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Was your police confession coerced? If so, you may be able to have it thrown out, regardless of the truth of your confession.
When you are arrested or interrogated, you are at a distinct disadvantage to the authorities. You may be tired, afraid, or just plain confused. You could be questioned by hardened investigators who know all the tricks to trip you up and get you to say the wrong thing.
But how do you know when police go too far?
Generally, coercion involves using tactics used to force you into making a confession that you otherwise would not have made.
Coercive tactics don't have to be as blatant as engaging in torture to get you to admit to a crime. More commonly, investigators may engage in subtle forms of possible coercion that can involve one or more of the following:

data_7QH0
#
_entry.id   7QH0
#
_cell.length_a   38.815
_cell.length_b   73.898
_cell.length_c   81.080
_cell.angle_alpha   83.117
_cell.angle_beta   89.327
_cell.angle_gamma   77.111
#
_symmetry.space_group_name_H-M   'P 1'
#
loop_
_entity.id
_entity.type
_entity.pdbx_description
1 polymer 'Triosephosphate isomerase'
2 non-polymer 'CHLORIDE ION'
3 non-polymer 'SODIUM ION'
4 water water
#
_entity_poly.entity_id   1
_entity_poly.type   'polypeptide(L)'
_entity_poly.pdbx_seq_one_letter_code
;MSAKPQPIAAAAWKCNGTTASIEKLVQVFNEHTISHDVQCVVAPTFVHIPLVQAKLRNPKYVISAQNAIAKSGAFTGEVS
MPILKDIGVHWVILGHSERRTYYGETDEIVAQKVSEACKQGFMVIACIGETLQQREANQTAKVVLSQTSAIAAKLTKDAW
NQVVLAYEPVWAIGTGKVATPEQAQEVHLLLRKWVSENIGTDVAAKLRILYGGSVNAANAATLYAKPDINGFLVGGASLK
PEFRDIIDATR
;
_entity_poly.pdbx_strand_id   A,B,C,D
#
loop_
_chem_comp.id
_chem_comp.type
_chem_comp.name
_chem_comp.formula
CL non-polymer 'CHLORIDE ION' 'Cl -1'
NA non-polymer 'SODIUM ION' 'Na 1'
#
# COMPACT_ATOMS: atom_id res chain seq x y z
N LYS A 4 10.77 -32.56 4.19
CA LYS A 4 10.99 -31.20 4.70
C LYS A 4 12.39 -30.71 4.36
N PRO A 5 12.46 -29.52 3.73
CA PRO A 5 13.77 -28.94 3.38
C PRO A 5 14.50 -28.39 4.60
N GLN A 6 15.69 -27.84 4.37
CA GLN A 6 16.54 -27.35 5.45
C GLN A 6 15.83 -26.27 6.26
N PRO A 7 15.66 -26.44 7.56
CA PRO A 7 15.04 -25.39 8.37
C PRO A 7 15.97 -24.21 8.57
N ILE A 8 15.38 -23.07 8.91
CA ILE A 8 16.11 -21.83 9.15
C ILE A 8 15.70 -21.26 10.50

Of course, tight handcuffs, rough treatment, and isolation don't always lead to unlawfully coerced confessions. The test is whether your confession was voluntary.
If your statement or confession was not voluntary, a judge may throw out the evidence. Our justice system is based on the fact that criminal defendants have a fair trial and are innocent until proven guilty.
Authorities forcing you to say things against your will directly contradicts these tenants.
If you are a victim of police coercion, you should tell your lawyer immediately. Your lawyer can help work on your defense and have any involuntary statements thrown out.
Meeting with a lawyer can help you understand your options and how to best protect your rights. Visit our attorney directory to find a lawyer near you who can help.